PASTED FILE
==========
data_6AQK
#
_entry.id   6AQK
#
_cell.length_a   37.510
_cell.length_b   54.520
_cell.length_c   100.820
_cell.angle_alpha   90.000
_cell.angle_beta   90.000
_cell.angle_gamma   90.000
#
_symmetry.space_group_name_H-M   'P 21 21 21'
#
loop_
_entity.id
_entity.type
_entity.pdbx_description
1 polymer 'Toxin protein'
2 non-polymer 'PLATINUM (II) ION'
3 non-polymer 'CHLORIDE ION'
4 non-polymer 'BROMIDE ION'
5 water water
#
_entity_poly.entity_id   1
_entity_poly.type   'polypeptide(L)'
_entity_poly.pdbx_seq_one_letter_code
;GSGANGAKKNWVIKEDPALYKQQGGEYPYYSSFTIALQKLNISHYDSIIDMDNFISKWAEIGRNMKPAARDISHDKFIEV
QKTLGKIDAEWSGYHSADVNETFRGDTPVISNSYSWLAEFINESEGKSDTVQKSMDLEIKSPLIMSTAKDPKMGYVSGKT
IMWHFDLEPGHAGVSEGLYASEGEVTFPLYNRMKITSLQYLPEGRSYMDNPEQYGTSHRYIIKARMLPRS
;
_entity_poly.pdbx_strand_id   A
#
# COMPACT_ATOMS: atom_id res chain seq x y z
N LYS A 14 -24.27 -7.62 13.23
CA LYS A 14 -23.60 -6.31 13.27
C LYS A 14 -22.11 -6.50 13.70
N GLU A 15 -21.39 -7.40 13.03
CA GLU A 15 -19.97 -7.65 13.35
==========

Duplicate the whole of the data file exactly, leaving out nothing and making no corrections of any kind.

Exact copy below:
data_6AQK
#
_entry.id   6AQK
#
_cell.length_a   37.510
_cell.length_b   54.520
_cell.length_c   100.820
_cell.angle_alpha   90.000
_cell.angle_beta   90.000
_cell.angle_gamma   90.000
#
_symmetry.space_group_name_H-M   'P 21 21 21'
#
loop_
_entity.id
_entity.type
_entity.pdbx_description
1 polymer 'Toxin protein'
2 non-polymer 'PLATINUM (II) ION'
3 non-polymer 'CHLORIDE ION'
4 non-polymer 'BROMIDE ION'
5 water water
#
_entity_poly.entity_id   1
_entity_poly.type   'polypeptide(L)'
_entity_poly.pdbx_seq_one_letter_code
;GSGANGAKKNWVIKEDPALYKQQGGEYPYYSSFTIALQKLNISHYDSIIDMDNFISKWAEIGRNMKPAARDISHDKFIEV
QKTLGKIDAEWSGYHSADVNETFRGDTPVISNSYSWLAEFINESEGKSDTVQKSMDLEIKSPLIMSTAKDPKMGYVSGKT
IMWHFDLEPGHAGVSEGLYASEGEVTFPLYNRMKITSLQYLPEGRSYMDNPEQYGTSHRYIIKARMLPRS
;
_entity_poly.pdbx_strand_id   A
#
# COMPACT_ATOMS: atom_id res chain seq x y z
N LYS A 14 -24.27 -7.62 13.23
CA LYS A 14 -23.60 -6.31 13.27
C LYS A 14 -22.11 -6.50 13.70
N GLU A 15 -21.39 -7.40 13.03
CA GLU A 15 -19.97 -7.65 13.35